It’s Underdog Week at SB Nation, so we thought it would be a good idea to dive into a unique perspective: the mentality of an underdog.
From a coaching standpoint, motivation and mentality are incredibly important to the outcome of a game. The state of mind of a team needs to be strong, unified, and healthy if they are to achieve a desired result. Perseverance and sacrifice are required from each individual on the team to reach those goals. There’s a lot of moving parts to motivation and, frankly, a lot to be cognizant of.
As an underdog, you face different mental hurdles than you would in a more balanced contest. What are some of those hurdles, and how do teams and individuals most clearly leap past them?
The Us Against the World Narrative
External expectations can be a pretty powerful motivator. “You’re wrong and I’ll show you” has been the narrative to countless success stories, as evident throughout The Last Dance documentary. There’s a distinction to be made between going against public sentiment and actually being the underdog though. The odds might be 51-49 against you, but it’s hard to capture the mind of being an underdog when the margin is so slim.
Those athletes or teams who are severely overlooked are the ones who can seriously lay claim to the underdog label. They’re the ones who nearly everyone expects to fall short of their goal and such widespread disbelief is a really powerful unifying factor.
I’ve been a coach of and a part of several teams as the underdog. We’ve lost far more than we’ve won in those instances, but there are some common themes that can propel a team farther than expected.
Playing with House Money
In some instances, the game can have very little at stake for the favorite. NBA fans are familiar with the “trap game” label that can pinned on an inferior opponent. Usually the favorite is on a hot streak or may have a more impactful contest on their postseason bid upcoming. CelticsBlog’s Jeff Clark went into detail on the dangers of trap games a few years ago.
Whether due to overlooking their current opponent or having all the pressure on their shoulders to succeed, the favorites are the ones weighed down by expectations of success. For the underdog, that can be liberating in so many ways. It’s like playing with house money–you can gamble a little more freely than you otherwise would because the consequences of failure don’t seem as great. In Isaiah Thomas’ two full seasons in Boston, the Celtics were an impressive 22-13 in second-games-of-a-back-to-back.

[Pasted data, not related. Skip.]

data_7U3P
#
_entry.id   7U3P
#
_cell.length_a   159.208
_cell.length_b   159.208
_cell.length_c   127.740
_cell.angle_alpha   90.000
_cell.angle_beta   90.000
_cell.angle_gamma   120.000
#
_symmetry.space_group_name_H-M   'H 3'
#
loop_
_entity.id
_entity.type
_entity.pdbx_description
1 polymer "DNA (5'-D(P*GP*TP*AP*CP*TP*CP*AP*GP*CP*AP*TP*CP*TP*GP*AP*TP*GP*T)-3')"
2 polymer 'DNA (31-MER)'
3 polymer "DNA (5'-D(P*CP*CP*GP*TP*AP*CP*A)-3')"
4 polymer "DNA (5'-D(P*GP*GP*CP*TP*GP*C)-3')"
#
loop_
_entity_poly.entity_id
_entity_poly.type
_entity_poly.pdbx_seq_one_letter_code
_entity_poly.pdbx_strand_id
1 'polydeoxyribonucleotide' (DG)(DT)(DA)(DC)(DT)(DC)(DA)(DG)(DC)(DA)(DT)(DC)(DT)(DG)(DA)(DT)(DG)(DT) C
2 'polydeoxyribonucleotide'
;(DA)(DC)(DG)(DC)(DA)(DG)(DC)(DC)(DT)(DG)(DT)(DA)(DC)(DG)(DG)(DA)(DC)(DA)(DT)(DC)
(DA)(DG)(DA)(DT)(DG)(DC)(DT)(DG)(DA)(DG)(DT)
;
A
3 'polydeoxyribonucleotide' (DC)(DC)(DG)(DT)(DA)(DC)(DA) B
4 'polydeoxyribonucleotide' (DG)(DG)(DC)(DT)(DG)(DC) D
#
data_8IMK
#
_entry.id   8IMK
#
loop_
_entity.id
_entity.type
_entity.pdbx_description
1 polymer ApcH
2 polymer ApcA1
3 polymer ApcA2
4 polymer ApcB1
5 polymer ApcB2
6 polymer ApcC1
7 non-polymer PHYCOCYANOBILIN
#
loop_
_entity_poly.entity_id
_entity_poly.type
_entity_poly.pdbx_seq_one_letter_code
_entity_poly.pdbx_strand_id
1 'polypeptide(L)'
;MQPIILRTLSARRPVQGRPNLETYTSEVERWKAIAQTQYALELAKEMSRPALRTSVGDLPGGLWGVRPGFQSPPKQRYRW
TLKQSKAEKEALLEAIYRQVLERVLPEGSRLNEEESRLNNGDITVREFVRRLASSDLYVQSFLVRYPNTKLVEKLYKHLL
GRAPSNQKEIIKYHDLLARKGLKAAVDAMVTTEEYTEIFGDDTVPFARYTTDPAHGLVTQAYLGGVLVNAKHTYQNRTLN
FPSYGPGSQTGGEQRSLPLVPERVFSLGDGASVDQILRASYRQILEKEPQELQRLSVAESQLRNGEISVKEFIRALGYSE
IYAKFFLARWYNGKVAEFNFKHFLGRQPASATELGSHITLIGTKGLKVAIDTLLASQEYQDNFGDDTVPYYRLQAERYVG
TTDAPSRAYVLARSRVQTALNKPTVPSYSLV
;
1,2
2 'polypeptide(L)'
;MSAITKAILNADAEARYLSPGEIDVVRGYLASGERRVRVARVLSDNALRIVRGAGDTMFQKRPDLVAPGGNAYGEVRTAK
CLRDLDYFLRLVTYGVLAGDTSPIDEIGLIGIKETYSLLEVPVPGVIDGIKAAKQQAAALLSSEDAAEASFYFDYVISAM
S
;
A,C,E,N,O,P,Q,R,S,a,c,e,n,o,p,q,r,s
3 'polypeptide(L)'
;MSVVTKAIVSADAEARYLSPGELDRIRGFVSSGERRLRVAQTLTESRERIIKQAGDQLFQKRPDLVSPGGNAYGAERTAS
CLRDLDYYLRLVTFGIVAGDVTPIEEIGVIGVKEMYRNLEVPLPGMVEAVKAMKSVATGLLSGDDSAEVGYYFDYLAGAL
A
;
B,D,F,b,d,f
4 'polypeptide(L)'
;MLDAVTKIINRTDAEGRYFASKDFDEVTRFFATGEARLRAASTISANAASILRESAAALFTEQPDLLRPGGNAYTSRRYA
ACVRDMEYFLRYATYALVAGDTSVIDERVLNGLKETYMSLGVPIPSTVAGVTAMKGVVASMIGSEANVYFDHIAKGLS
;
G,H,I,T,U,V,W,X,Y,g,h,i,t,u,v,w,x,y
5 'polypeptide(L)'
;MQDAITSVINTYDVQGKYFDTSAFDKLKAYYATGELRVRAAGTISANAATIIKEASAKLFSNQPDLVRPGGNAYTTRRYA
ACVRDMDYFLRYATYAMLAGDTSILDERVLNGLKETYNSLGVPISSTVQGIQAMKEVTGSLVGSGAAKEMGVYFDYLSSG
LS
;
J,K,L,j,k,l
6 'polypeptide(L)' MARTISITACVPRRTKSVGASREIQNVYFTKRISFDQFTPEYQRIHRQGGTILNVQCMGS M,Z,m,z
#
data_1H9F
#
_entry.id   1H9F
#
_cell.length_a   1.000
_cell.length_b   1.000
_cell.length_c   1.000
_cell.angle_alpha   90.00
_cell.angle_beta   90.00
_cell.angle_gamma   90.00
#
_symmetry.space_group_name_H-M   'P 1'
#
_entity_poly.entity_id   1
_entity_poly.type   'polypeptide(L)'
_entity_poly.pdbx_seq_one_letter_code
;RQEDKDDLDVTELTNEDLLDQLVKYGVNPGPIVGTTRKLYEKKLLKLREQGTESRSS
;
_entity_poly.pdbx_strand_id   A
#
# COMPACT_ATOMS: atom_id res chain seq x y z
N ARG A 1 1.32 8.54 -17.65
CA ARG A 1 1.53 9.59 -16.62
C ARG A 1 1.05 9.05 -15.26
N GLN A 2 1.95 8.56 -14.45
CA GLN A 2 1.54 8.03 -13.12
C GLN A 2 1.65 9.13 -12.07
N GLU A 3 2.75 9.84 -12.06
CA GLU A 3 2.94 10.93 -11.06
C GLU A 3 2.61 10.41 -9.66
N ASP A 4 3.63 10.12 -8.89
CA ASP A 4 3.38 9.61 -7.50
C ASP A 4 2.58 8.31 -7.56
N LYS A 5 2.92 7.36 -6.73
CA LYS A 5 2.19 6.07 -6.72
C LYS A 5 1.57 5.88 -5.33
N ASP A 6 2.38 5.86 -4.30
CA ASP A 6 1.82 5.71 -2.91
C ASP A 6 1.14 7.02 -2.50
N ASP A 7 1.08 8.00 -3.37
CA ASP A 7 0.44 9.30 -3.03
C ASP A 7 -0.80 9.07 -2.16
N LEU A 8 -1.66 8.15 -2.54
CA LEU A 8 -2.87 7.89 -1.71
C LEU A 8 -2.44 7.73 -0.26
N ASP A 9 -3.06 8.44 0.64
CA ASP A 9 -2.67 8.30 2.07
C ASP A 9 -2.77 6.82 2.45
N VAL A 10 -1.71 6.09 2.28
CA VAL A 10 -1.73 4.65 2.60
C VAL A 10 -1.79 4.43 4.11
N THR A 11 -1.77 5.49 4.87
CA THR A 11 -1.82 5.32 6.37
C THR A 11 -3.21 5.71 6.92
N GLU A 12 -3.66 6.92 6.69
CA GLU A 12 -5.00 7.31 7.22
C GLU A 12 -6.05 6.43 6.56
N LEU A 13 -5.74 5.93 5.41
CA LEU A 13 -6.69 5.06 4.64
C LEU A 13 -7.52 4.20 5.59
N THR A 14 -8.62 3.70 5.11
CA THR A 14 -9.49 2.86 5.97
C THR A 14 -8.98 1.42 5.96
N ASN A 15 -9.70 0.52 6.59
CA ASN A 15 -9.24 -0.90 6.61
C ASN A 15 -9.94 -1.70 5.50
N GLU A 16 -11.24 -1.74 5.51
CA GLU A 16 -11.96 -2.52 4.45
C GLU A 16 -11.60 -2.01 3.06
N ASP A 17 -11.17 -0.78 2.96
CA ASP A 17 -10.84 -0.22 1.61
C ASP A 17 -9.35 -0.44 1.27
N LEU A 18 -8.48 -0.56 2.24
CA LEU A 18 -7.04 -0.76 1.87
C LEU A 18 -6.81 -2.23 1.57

Ride the Wave
As soon as an underdog gets momentum, they can begin to feel like the task ahead of them doesn’t seem so impossible. Conversely, stopping momentum of a team with nothing to lose is easier said than done. Whenever an underdog starts playing well, their confidence can spike.
The perfect example of this is the explosion we saw back in 2012 with Linsanity. New York Knicks guard Jeremy Lin went from a bench player struggling to get his contract guaranteed to global sensation in about two weeks. Over an eleven-game span from February 4th to February 22nd, Lin averaged 23.9 points, 9.2 assists and shot 36.9 percent from 3-point range while improbably leading the Knicks to a 9-2 record.
In hindsight, Lin obviously wasn’t able to sustain this magic throughout much of his career and blended in with other score-first point guards. What he did over this time was as much influenced by momentum as it was by talent. When he had the ball in his hands, both he and his teammates believed something special was going to happen. Just as importantly, so did his adversaries and often, it happened.
Let them underestimate you
Some guys walk into the gym and immediately are cast as the underdog. Their physical stature causes them to be constantly overlooked and undervalued. As their opponents underestimate them, the player rises to the occasion and does more than catch everyone by surprise. They win.
Nobody has exemplified how to succeed as an underdog more than former Boston Celtics hero Isaiah Thomas. Whether it’s on an individual level (as the last pick in the 2012 NBA Draft) or from a team standpoint (not being the favorite against the Cleveland Cavaliers in the 2017 NBA Playoffs despite owning homecourt advantage), Thomas’ mindset has rarely changed: who cares what everyone else says or thinks? At 5’9, he went out there and had his play do the talking.